3. Hardware: It’s all the same, right?
Hitches are sold and installed with specialized attachment hardware. The fasteners used in each hitch installation are typically high-strength bolts, specialized washers, blocks and spacers, and nuts. The engineers responsible for each hitch’s design, fit and performance carefully specify the exact hardware needed to attach the hitch to the vehicle’s frame. Substituting hardware is a risky prospect at best, and can easily compromise the entire installation if the wrong size, strength grade or length bolts are used.
4. Neatness counts: the professional touch
Tow-vehicle wiring is perhaps the most visible and “out there for inspection” part of a trailer hitch installation. I’ve been at the boat ramp, in the campground or in the parking lot, and it never fails that those who are towing will look at each other’s hitch setups and make comments and crack jokes. The wiring is the most critical area; every hitch sale and installation from your shop should include a nice way to tidy up the wiring near the hitch. Too often, the installer simply wraps the excess length from the vehicle harness around the hitch, and it ends up dangling and dragging on the road. Selling the customer on a bracket, storage box or other type of wiring organizer is a must to maintain a clean look at the hitch. In addition, touching up any chipped paint on the hitch side brackets, receiver tube or cross tube will only help keep the customer happy, as his hitch will look better and last longer on his vehicle.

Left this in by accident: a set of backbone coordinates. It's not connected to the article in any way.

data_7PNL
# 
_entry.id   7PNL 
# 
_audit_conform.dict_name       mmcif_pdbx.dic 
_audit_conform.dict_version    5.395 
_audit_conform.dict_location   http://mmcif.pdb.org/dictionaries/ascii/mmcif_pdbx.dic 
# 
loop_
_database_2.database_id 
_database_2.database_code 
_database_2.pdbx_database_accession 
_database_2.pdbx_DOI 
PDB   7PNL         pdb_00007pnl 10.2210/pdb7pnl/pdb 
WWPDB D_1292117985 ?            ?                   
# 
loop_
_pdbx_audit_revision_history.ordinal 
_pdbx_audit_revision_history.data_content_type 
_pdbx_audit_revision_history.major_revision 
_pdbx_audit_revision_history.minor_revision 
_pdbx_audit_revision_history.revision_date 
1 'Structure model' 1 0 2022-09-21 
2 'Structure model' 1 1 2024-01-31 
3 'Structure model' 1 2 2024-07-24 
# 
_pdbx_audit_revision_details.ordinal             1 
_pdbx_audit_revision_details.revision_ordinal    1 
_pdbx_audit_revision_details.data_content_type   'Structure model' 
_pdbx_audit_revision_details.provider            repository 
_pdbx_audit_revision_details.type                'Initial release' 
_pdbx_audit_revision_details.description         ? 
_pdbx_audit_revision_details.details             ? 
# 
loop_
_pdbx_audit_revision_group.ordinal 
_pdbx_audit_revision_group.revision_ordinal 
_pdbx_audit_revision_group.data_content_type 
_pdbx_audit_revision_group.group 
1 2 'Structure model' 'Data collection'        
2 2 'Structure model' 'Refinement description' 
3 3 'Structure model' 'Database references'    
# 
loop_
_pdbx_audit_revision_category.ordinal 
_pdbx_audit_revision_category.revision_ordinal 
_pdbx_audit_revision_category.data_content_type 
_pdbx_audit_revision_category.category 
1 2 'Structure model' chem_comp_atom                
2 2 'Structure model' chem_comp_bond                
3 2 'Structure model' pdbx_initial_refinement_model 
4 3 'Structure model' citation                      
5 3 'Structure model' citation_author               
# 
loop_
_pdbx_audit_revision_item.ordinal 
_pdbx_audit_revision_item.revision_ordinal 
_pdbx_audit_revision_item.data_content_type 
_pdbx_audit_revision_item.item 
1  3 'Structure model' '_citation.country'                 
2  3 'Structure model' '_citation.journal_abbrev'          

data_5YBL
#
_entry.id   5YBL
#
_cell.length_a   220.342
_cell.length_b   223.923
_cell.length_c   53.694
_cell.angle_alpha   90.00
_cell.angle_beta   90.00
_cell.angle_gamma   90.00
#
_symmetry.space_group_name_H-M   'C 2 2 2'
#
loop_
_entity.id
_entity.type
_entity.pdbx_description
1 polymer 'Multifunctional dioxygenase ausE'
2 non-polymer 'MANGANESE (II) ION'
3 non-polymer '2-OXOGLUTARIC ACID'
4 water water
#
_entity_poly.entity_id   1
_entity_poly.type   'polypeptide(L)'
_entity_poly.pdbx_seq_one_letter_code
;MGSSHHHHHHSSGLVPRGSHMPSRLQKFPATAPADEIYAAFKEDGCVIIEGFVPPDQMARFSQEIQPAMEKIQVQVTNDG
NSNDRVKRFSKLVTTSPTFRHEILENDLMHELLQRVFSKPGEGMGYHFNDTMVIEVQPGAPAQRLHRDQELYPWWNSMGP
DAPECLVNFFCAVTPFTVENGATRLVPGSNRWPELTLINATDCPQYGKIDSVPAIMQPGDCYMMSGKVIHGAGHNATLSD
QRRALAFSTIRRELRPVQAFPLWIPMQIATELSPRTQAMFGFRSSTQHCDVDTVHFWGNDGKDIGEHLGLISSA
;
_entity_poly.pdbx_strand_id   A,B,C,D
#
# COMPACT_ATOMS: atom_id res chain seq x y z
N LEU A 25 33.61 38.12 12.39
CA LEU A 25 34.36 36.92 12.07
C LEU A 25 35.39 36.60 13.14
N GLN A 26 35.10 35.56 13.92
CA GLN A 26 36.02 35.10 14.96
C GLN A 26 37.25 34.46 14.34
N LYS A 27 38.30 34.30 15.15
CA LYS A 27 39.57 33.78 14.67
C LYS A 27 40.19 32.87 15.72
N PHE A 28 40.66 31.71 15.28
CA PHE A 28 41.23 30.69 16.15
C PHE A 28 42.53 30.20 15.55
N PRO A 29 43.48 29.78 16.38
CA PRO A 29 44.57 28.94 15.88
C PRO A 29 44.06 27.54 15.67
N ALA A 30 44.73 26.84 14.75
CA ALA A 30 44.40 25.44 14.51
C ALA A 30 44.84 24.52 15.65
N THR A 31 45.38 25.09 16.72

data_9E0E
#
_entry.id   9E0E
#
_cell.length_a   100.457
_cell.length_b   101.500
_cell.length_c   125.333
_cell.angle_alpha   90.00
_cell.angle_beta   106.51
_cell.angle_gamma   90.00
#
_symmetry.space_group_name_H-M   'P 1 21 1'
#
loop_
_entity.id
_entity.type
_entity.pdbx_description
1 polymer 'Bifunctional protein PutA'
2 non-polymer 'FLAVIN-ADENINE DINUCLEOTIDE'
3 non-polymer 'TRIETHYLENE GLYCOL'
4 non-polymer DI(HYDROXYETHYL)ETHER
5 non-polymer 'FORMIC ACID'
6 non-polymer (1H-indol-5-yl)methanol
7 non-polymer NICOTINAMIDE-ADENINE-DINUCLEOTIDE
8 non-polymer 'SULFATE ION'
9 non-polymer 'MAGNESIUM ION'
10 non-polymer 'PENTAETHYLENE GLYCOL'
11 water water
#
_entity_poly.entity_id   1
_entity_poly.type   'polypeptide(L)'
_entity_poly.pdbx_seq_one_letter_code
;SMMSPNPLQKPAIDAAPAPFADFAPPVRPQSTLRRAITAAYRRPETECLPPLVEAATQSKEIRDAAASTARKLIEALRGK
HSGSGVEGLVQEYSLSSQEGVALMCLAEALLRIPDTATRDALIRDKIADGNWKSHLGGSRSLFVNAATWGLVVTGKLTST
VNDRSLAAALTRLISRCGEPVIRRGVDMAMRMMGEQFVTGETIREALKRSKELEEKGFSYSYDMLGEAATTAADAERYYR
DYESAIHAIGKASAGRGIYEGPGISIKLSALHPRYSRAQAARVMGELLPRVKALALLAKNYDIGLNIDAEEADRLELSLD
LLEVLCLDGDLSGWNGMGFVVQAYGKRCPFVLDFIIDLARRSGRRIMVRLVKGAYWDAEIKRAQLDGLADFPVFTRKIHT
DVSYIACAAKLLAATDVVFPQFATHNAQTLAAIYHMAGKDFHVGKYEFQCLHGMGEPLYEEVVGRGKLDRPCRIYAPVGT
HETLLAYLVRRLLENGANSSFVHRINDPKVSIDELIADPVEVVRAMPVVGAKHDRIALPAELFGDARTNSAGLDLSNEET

5. Torque wrenches: Is good ‘n’ tight enough?
Just as using the right fasteners is critical to a proper installation, so is tightening them to the torque specifications listed in the manufacturer’s installation instructions. The only way to do that is with a quality torque wrench, one that’s checked every so often for accuracy. While under-tightening a bolt and nut is bad, over-tightening is just as bad because the bolt will eventually stretch and fail under load. Quick tip: When installing a hitch to a vehicle frame that’s been undercoated, it’s necessary to scrape all but a very thin layer of the rubberized coating from the frame before bolting up the hitch. A thick layer of rubber undercoating will compress as the bolts are torqued, thereby allowing the hitch to loosen over time. By the same token, if you need to drill holes in the vehicle frame to install the hitch attachment bolts, it’s good practice to spray a quick dab of paint on the bare metal hole to keep the frame from rusting prematurely.